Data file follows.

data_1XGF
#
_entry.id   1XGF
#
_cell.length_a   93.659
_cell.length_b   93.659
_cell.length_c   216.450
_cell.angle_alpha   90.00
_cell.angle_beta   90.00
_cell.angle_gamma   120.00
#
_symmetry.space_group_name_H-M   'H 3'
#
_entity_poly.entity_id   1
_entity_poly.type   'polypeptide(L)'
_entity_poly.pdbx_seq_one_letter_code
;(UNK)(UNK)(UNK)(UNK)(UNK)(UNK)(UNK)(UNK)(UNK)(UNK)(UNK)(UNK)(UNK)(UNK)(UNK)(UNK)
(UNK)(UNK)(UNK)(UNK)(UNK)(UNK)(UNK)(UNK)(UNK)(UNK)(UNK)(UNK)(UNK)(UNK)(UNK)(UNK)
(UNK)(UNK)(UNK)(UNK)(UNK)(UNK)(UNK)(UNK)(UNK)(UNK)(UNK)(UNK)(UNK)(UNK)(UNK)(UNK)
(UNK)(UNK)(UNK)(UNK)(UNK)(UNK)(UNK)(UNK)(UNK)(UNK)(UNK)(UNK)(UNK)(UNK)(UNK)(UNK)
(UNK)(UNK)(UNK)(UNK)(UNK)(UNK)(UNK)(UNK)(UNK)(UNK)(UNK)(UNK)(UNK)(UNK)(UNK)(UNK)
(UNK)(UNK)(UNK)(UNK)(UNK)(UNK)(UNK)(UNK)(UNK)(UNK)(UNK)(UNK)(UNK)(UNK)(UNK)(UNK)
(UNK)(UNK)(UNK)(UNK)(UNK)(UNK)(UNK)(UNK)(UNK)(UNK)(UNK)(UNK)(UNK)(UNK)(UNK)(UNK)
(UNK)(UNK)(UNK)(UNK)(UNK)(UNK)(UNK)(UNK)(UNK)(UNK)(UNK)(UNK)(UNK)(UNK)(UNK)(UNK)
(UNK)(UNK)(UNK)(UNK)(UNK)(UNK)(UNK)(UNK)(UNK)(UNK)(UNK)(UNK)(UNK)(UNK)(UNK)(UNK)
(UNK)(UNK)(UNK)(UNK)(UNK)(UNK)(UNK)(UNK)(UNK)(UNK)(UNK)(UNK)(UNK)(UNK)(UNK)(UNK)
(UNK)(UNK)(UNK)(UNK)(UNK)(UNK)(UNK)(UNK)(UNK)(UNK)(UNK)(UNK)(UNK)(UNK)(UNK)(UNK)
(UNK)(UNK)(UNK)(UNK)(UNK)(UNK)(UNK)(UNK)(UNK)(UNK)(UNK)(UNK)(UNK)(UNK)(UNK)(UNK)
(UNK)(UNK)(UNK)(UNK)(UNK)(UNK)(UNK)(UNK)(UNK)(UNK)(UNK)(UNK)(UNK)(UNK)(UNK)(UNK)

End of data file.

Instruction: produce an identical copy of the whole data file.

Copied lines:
data_1XGF
#
_entry.id   1XGF
#
_cell.length_a   93.659
_cell.length_b   93.659
_cell.length_c   216.450
_cell.angle_alpha   90.00
_cell.angle_beta   90.00
_cell.angle_gamma   120.00
#
_symmetry.space_group_name_H-M   'H 3'
#
_entity_poly.entity_id   1
_entity_poly.type   'polypeptide(L)'
_entity_poly.pdbx_seq_one_letter_code
;(UNK)(UNK)(UNK)(UNK)(UNK)(UNK)(UNK)(UNK)(UNK)(UNK)(UNK)(UNK)(UNK)(UNK)(UNK)(UNK)
(UNK)(UNK)(UNK)(UNK)(UNK)(UNK)(UNK)(UNK)(UNK)(UNK)(UNK)(UNK)(UNK)(UNK)(UNK)(UNK)
(UNK)(UNK)(UNK)(UNK)(UNK)(UNK)(UNK)(UNK)(UNK)(UNK)(UNK)(UNK)(UNK)(UNK)(UNK)(UNK)
(UNK)(UNK)(UNK)(UNK)(UNK)(UNK)(UNK)(UNK)(UNK)(UNK)(UNK)(UNK)(UNK)(UNK)(UNK)(UNK)
(UNK)(UNK)(UNK)(UNK)(UNK)(UNK)(UNK)(UNK)(UNK)(UNK)(UNK)(UNK)(UNK)(UNK)(UNK)(UNK)
(UNK)(UNK)(UNK)(UNK)(UNK)(UNK)(UNK)(UNK)(UNK)(UNK)(UNK)(UNK)(UNK)(UNK)(UNK)(UNK)
(UNK)(UNK)(UNK)(UNK)(UNK)(UNK)(UNK)(UNK)(UNK)(UNK)(UNK)(UNK)(UNK)(UNK)(UNK)(UNK)
(UNK)(UNK)(UNK)(UNK)(UNK)(UNK)(UNK)(UNK)(UNK)(UNK)(UNK)(UNK)(UNK)(UNK)(UNK)(UNK)
(UNK)(UNK)(UNK)(UNK)(UNK)(UNK)(UNK)(UNK)(UNK)(UNK)(UNK)(UNK)(UNK)(UNK)(UNK)(UNK)
(UNK)(UNK)(UNK)(UNK)(UNK)(UNK)(UNK)(UNK)(UNK)(UNK)(UNK)(UNK)(UNK)(UNK)(UNK)(UNK)
(UNK)(UNK)(UNK)(UNK)(UNK)(UNK)(UNK)(UNK)(UNK)(UNK)(UNK)(UNK)(UNK)(UNK)(UNK)(UNK)
(UNK)(UNK)(UNK)(UNK)(UNK)(UNK)(UNK)(UNK)(UNK)(UNK)(UNK)(UNK)(UNK)(UNK)(UNK)(UNK)
(UNK)(UNK)(UNK)(UNK)(UNK)(UNK)(UNK)(UNK)(UNK)(UNK)(UNK)(UNK)(UNK)(UNK)(UNK)(UNK)